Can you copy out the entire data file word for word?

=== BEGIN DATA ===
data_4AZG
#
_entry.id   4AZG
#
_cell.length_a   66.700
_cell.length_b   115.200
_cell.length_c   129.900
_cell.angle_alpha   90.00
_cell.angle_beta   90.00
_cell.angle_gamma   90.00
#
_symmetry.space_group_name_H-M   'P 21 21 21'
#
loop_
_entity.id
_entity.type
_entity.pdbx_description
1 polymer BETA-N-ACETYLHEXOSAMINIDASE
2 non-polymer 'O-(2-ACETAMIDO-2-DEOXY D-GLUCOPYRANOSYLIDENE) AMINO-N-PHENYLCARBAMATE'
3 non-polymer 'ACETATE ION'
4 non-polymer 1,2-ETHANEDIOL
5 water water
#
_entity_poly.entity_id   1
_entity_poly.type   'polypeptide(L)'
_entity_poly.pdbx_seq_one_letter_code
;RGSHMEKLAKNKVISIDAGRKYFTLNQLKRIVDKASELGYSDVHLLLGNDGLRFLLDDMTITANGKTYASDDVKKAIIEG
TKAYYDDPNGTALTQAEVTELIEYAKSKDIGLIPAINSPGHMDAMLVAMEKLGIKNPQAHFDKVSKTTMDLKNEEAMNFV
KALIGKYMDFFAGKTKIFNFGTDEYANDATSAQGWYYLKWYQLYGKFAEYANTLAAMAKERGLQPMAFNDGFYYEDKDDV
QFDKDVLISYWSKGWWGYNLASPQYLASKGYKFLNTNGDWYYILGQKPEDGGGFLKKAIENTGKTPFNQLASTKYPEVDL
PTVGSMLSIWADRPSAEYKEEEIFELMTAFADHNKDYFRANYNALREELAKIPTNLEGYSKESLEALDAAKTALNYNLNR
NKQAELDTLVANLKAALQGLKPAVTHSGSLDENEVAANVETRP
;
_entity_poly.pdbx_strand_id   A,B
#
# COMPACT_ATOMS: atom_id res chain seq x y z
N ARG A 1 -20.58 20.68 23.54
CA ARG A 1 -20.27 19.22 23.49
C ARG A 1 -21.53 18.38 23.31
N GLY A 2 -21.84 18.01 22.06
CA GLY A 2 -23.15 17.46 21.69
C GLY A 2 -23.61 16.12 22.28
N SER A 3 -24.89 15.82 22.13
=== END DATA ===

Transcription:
data_4AZG
#
_entry.id   4AZG
#
_cell.length_a   66.700
_cell.length_b   115.200
_cell.length_c   129.900
_cell.angle_alpha   90.00
_cell.angle_beta   90.00
_cell.angle_gamma   90.00
#
_symmetry.space_group_name_H-M   'P 21 21 21'
#
loop_
_entity.id
_entity.type
_entity.pdbx_description
1 polymer BETA-N-ACETYLHEXOSAMINIDASE
2 non-polymer 'O-(2-ACETAMIDO-2-DEOXY D-GLUCOPYRANOSYLIDENE) AMINO-N-PHENYLCARBAMATE'
3 non-polymer 'ACETATE ION'
4 non-polymer 1,2-ETHANEDIOL
5 water water
#
_entity_poly.entity_id   1
_entity_poly.type   'polypeptide(L)'
_entity_poly.pdbx_seq_one_letter_code
;RGSHMEKLAKNKVISIDAGRKYFTLNQLKRIVDKASELGYSDVHLLLGNDGLRFLLDDMTITANGKTYASDDVKKAIIEG
TKAYYDDPNGTALTQAEVTELIEYAKSKDIGLIPAINSPGHMDAMLVAMEKLGIKNPQAHFDKVSKTTMDLKNEEAMNFV
KALIGKYMDFFAGKTKIFNFGTDEYANDATSAQGWYYLKWYQLYGKFAEYANTLAAMAKERGLQPMAFNDGFYYEDKDDV
QFDKDVLISYWSKGWWGYNLASPQYLASKGYKFLNTNGDWYYILGQKPEDGGGFLKKAIENTGKTPFNQLASTKYPEVDL
PTVGSMLSIWADRPSAEYKEEEIFELMTAFADHNKDYFRANYNALREELAKIPTNLEGYSKESLEALDAAKTALNYNLNR
NKQAELDTLVANLKAALQGLKPAVTHSGSLDENEVAANVETRP
;
_entity_poly.pdbx_strand_id   A,B
#
# COMPACT_ATOMS: atom_id res chain seq x y z
N ARG A 1 -20.58 20.68 23.54
CA ARG A 1 -20.27 19.22 23.49
C ARG A 1 -21.53 18.38 23.31
N GLY A 2 -21.84 18.01 22.06
CA GLY A 2 -23.15 17.46 21.69
C GLY A 2 -23.61 16.12 22.28
N SER A 3 -24.89 15.82 22.13